# Counterexamples in metric spaces about density

I came across those questions on my school's topological dynamical-system textbook and I had totally no idea about them.

(a) There exist a compact metric space $$X$$, a homeomorphism $$f:X\rightarrow X$$ and a point $$x_0\in X$$, such that $$\text{Orb}_f(x_0)={\{f^k(x_0):k\in\mathbb{Z}\}}$$ is dense in $$X$$ while $${\{f^k(x):k\in\mathbb{Z}^+\}}$$ and $${\{f^k(x):k\in\mathbb{Z}^-\}}$$ are not dense in $$X$$ for any $$x\in X$$.

(b) There exist a metric space $$X$$ with countable many open dense subset $$\{U_i\}$$, s.t. $$\bigcap_{i}U_i=\varnothing$$.

Thanks to Henno Brandsma, now we have (b):

Consider $$X=\mathbb{Q}(=\{r_i\}_{-\infty}^{+\infty})$$ as the subspace of $$\mathbb{E}^1$$ and $$U_i=X-\{r_i\}$$. Clearly, every $$U_i$$ is open since $$U^c_i=\{r_i\}$$ is a point set which is closed. To see the density of $$U_i$$, it is sufficient to show that $$U_i$$ is not closed. In fact, sequence $$\{r_i+\frac{1}{n}\}\subset X$$ converges to $$\{r_i\}\notin U_i$$, which implies that $$U_i$$ is not closed.

EDITED! Sorry I've given the (a) incorrectly and now it is clarified. The first version is wrong because that $$\bigcup_{x\in X}{\{f^k(x):k\in\mathbb{Z}^-\}}=X$$ and $$\bigcup_{x\in X}\text{Orb}_f(x)=X$$ always holds.

(b)$$^\prime$$ Determine whether it is possible that there exist a metric space $$X$$ with countable many open dense subset $$\{U_i\}$$, such that for any $$i\neq j$$, $$U_i\cap U_j=\varnothing$$ holds.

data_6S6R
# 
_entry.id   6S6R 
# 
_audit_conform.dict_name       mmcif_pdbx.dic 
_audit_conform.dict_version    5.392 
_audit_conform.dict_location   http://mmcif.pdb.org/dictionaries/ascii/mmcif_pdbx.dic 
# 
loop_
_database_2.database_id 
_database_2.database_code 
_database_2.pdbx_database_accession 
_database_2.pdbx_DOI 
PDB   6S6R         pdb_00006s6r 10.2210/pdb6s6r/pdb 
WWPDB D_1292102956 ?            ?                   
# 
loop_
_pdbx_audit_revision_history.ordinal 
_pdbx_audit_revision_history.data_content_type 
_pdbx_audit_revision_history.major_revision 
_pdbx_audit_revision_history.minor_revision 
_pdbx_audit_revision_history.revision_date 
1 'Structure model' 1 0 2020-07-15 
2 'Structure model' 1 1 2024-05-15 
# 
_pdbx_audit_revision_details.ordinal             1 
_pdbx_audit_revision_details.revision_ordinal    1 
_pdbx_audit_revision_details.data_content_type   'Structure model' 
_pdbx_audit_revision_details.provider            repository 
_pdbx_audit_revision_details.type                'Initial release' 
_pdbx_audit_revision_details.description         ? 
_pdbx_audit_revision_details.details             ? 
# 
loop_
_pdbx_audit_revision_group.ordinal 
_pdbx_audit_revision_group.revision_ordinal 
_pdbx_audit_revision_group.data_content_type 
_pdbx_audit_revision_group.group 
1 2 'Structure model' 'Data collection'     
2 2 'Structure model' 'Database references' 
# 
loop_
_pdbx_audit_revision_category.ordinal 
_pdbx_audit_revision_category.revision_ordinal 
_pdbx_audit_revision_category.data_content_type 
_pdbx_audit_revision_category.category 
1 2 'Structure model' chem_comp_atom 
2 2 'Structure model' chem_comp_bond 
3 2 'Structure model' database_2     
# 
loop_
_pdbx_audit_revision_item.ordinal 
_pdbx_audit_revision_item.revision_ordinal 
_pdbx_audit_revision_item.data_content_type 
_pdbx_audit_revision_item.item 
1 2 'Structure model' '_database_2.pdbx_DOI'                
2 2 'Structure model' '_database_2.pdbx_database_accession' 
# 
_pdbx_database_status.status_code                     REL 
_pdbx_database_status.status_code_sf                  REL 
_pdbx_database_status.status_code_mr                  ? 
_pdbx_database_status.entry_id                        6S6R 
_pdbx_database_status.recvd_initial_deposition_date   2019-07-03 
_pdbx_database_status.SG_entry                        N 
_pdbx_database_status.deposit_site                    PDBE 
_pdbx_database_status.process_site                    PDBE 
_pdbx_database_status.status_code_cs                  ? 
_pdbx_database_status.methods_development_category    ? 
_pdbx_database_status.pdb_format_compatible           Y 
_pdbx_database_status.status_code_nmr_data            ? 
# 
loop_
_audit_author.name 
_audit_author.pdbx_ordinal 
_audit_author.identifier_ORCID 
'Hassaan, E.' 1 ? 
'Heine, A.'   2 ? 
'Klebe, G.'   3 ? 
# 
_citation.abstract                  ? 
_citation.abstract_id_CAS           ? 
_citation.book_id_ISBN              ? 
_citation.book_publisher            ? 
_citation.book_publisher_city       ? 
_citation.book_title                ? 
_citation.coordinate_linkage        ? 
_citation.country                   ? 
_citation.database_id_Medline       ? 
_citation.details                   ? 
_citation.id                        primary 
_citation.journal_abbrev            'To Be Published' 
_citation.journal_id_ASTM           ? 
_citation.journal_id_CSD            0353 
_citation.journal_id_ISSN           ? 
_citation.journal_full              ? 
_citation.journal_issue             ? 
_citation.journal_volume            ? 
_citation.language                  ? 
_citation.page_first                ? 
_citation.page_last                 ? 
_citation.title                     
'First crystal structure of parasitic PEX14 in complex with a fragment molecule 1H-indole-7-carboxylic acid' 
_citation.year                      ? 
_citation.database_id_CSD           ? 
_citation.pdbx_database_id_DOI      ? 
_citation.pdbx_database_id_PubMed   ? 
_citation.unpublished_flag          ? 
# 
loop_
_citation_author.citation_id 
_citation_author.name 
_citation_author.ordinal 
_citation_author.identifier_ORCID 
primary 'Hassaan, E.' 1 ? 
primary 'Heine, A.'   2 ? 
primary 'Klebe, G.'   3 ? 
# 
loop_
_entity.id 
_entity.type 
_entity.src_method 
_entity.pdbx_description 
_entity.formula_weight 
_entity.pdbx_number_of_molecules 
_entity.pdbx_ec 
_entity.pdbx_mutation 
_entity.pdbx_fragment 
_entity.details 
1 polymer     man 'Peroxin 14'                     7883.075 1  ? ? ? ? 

Just now I figured out (b)$$^\prime$$:

If for any $$i\neq j$$, $$U_i\cap U_j=\varnothing$$, we will have $$U_i\subset X-U_j$$. Then $$\overline{U_i}\subset X-U_j$$ because $$X-U_j$$ is closed. Clearly $$X-U_j$$ is a proper subset of $$X$$, which implies $$\overline{U_i}\neq X$$.

• B: the rationals will give an example. – Henno Brandsma May 14 at 5:13
• @HennoBrandsma How can rationals open – Lau May 14 at 8:06
• In $X=\mathbb{Q}$ all sets of the form $\mathbb{Q} \setminus \{q\}$ are open and dense. – Henno Brandsma May 14 at 8:09
• They're dense as no singleton $\{q\}$ in $\Bbb Q$ is isolated. – Henno Brandsma May 14 at 9:02
• As to the new (b)': if $U_i$ is (open and) dense and $U_j$ is open (non-empty) we must have $U_i \cap U_j \neq \emptyset$. So any pair of non-empty open dense sets intersects (and the intersection is again dense and open). So even 2 sets fails, and this holds in any topological space (no metric needed). – Henno Brandsma May 14 at 11:50

Let $$X = \{-1, 1 \} \cup \{ \frac{n}{1+ \lvert n \rvert} : n \in \mathbb Z \}$$ with the subspace topology inherited from $$\mathbb R$$. Let $$x_n = \frac{n}{1+\lvert n \rvert}$$. Define $$f : X \to X, f(-1) = -1, f(1) = 1, f(x_n) = x_{n+1}$$ for $$n \in \mathbb Z$$. This is a homeomorphism. You have $$f^k(x_0) = x_k$$. Thus $$\text{Orb}_f(x_0) = \{ \frac{n}{1+\lvert n \rvert} : n \in \mathbb Z \}$$ which is dense in $$X$$ and $${\{f^k(x):k\in\mathbb{Z}^\pm\}} = \{ \frac{n}{1+\lvert n \rvert} : n \in \mathbb Z^\pm \}$$ which are not dense in $$X$$.
• Why Orb$_f(x_0)$ is dense in $X$? I think $\{1\}$ is isolated because $\frac{n}{1+n^2}\leq\frac{1}{2}$ – Lau May 14 at 10:54
• @Lau the example has been corrected. And we need isolated points anyway (all the $x_n$ are) because if $X$ is compact metric and without isolated points and there is a point with a dense full orbit, there is also a point with a dense forward orbit. – Henno Brandsma May 14 at 11:59
• You are right, I had to correct the definition so that $x_n \to 1$ as $n \to \infty$ and $x_n \to -1$ as $n \to -\infty$. – Paul Frost May 14 at 12:00